P7 Linux Cluster

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P7 Cluster (P7)
IBM755.jpg
Installed May 2011, March 2013
Operating System Linux (RHEL 6.3)
Number of Nodes 8 (256 cores)
Interconnect Infiniband (2 DDR/node )
Ram/Node 128 Gb
Cores/Node 32 (128 Threads)
Login/Devel Node p701 (from login.scinet)
Vendor Compilers xlc/xlf
Queue Submission LoadLeveler

Contents

Specifications

The P7 Cluster consists of 8 IBM Power 755 Servers each with 4x 8core 3.3GHz Power7 CPUs and 128GB Ram. Similar to the Power 6, the Power 7 utilizes Simultaneous Multi Threading (SMT), but extends the design from 2 threads per core to 4. This allows the 32 physical cores to support up to 128 threads which in many cases can lead to significant speedups.

Login

First login via ssh with your scinet account at login.scinet.utoronto.ca, and from there you can proceed to p7n01-ib0 which is currently the gateway/devel node for this cluster. It is recommended that you modify your .bashrc files to distinguish between the TCS, P7, and GPC to avoid module confusion, an example configuration is given here.

Compiler/Devel Node

From p7n01-ib0 you can compile, do short tests, and submit your jobs to the queue.

Software

GNU Compilers

gcc/g++/gfortran version 4.4.4 is the default with RHEL 6.3 and is available by default. Gcc 4.6.1 is available as a separate module. However, it is recommended to use the IBM compilers (see below).

IBM Compilers

To use the IBM Power specific compilers xlc/xlc++/xlf you need to load the following modules

$ module load vacpp xlf

NOTE: Be sure to use "-q64" when using the IBM compilers.

MPI

IBM's POE is available and will work with both the IBM and GNU compilers.

$ module load pe

The mpi wrappers for C, C++ and Fortran 77/90 are mpicc, mpicxx, and mpif77/mpif90, respectively (but mpcc, mpCC and mpfort should also work).

Note: To use the full C++ bindings of MPI (those in the MPI namespace) in c++ code, you need to add -cpp to the compilation command, and you need to add -Wl,--allow-multiple-definition to the link command if you are linking several object files that use the MPI c++ bindings.

Spark Standalone

To run Spark you need to previously load JRE1.7.0 via JDK

p7n01-$ module load jdk/JRE1.7.0 

Then load Spark as follow :

p7n01-$ module load spark/1.4.1

Spark SQL

The current build of spark/1.5.0 supports Spark SQL

p7n01-$ module load jdk/JRE1.7.0 
p7n01-$ module load spark/1.5.0
p7n01-$ module load hadoop/2.3.0

Sample Spark script

We recommend you to read the following blog post by Jonathan Dursi to build your first Spark script : http://www.dursi.ca/spark-in-hpc-clusters/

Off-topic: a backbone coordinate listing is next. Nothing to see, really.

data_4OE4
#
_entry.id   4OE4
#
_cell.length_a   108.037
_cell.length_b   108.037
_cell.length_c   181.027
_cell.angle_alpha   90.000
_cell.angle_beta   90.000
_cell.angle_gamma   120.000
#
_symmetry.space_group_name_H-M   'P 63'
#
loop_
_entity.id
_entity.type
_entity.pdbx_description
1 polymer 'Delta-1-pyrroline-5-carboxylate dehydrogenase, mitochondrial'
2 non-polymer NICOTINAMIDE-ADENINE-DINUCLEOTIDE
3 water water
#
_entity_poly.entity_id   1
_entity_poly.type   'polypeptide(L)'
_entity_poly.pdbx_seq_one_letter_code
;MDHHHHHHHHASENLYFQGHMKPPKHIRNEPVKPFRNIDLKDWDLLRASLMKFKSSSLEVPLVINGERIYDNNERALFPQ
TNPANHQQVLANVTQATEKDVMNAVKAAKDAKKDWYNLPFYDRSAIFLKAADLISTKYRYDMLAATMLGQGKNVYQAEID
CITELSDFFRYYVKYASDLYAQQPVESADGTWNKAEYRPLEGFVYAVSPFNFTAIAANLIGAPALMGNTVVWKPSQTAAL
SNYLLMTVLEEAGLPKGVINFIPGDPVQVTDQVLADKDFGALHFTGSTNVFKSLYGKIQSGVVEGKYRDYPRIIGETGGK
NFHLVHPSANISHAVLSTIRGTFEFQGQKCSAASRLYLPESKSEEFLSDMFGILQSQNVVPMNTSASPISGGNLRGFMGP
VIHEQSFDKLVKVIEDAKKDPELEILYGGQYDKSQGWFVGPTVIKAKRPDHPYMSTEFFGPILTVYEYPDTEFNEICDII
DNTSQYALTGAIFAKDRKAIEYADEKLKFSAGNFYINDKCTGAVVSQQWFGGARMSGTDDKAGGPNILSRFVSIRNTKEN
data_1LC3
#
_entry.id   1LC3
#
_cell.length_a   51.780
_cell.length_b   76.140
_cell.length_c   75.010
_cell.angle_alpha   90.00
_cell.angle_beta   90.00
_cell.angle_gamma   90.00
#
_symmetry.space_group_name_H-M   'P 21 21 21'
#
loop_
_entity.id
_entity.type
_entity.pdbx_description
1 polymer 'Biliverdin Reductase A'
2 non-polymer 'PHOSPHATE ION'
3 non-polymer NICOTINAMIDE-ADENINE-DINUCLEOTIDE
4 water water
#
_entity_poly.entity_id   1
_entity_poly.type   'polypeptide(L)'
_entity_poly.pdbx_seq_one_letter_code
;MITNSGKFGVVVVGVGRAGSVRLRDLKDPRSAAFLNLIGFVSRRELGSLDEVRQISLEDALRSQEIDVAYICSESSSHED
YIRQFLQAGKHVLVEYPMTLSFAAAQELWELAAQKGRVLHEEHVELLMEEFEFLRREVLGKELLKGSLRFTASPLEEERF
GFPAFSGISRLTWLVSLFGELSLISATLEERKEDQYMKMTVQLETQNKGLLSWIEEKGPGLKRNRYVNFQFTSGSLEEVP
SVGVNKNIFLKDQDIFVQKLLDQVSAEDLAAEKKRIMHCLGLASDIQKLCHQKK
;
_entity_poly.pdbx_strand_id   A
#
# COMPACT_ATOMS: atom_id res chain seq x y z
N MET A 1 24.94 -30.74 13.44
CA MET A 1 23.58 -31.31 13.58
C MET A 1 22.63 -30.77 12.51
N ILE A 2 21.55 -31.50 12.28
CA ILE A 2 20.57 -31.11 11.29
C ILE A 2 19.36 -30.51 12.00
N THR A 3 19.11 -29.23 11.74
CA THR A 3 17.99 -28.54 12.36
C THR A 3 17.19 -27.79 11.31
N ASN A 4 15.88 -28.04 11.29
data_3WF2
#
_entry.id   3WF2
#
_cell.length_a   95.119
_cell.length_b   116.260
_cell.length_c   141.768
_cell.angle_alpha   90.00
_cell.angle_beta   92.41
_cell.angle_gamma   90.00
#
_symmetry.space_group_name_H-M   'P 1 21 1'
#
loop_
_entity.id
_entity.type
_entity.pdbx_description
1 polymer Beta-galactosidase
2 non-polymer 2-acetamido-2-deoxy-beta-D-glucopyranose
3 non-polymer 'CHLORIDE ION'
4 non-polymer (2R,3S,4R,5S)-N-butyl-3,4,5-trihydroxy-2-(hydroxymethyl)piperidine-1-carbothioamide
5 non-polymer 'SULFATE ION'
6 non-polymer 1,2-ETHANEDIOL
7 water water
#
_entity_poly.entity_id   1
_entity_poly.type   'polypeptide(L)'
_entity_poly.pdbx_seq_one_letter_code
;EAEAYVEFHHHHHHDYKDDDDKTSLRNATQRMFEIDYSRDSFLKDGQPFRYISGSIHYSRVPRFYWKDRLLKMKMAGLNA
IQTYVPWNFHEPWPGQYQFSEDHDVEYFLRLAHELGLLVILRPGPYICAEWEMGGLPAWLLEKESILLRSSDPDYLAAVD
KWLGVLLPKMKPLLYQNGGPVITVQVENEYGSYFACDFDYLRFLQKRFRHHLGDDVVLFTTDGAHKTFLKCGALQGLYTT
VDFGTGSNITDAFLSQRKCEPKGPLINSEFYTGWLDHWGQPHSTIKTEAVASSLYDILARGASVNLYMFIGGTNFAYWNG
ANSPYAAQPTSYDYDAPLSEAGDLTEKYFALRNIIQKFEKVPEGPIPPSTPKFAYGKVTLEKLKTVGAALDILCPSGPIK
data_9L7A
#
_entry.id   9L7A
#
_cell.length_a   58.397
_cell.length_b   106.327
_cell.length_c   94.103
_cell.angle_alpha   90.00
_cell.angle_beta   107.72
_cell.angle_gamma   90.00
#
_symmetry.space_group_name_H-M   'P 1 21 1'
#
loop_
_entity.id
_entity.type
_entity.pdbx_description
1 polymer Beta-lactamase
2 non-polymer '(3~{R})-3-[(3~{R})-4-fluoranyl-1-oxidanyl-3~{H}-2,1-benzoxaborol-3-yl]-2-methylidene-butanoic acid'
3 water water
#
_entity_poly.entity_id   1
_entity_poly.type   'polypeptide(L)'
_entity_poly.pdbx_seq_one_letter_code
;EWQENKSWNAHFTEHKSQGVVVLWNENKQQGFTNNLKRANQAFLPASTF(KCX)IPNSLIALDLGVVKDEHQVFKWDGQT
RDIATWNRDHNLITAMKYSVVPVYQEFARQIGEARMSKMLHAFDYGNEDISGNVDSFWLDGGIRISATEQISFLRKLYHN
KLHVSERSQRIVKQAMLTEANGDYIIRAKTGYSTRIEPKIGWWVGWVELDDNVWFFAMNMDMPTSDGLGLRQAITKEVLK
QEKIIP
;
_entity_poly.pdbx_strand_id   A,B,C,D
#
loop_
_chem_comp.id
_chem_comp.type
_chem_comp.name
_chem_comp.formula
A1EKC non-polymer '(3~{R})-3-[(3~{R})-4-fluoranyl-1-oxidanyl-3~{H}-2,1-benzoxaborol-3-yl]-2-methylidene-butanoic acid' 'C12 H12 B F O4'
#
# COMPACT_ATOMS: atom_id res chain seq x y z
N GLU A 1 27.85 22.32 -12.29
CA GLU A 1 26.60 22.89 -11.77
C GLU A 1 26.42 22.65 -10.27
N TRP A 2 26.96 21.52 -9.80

Prior to submitting sparkscript.py, change the import line to

from pyspark.context import SparkContext

Or instead of submitting sparkscript.py, you can also try :

spark-submit --master $sparkmaster --class org.apache.spark.examples.SparkPi $SPARK_HOME/examples/target/spark-examples_2.10-1.4.1.jar 256

Submit a Job

The current Scheduler is IBM's LoadLeveler similar to the implementation on the TCS, however be sure to include the @environment flags shown below in that sample script as they are different and necessary to get full performance.

#!/bin/bash
##===================================
## P7 Load Leveler Submission Script
##===================================
##
## Don't change these parameters unless you really know what you are doing
##
##@ environment = MP_INFOLEVEL=0; MP_USE_BULK_XFER=yes; MP_BULK_MIN_MSG_SIZE=64K; \
##                MP_EAGER_LIMIT=64K; MP_DEBUG_ENABLE_AFFINITY=no
##
##===================================
## Avoid core dumps
## @ core_limit   = 0
##===================================
## Job specific
##===================================
#
# @ job_name = myjob
# @ job_type = parallel
# @ class = verylong
# @ output = $(jobid).out
# @ error = $(jobid).err
# @ wall_clock_limit = 2:00:00
# @ node = 2
# @ tasks_per_node = 128
# @ queue
#
#===================================

#./my_script
./my_code 

llsubmit myjob.ll 

To show running jobs use

llq

To cancel a job use

llcancel JOBID

Split a Spark job

e.g., To split a job into 256 tasks among 2 workers, you must select 3 nodes (one master and 2 workers) and add the following job specifications :

#@node = 3
#@preferences = Machine == { "AvailableNode1" "AvailableNode2" "AvailableNode3"}
#@task_per_node = 128

Monitor your (Spark) job from localhost

Spark creates a web UI on each master and slave that you can access from your local web browser. You can notably "check your cluster UI to ensure that workers are registered and have sufficient resources". To do so, you must logged onto P7 (again) with forwarding the port of your cluster UI to your local port (e.g., 9999) :

ssh -L 9999:masternode:4040 userid@login.scinet.utoronto.ca

Then go to your web browser at http://localhost:9999


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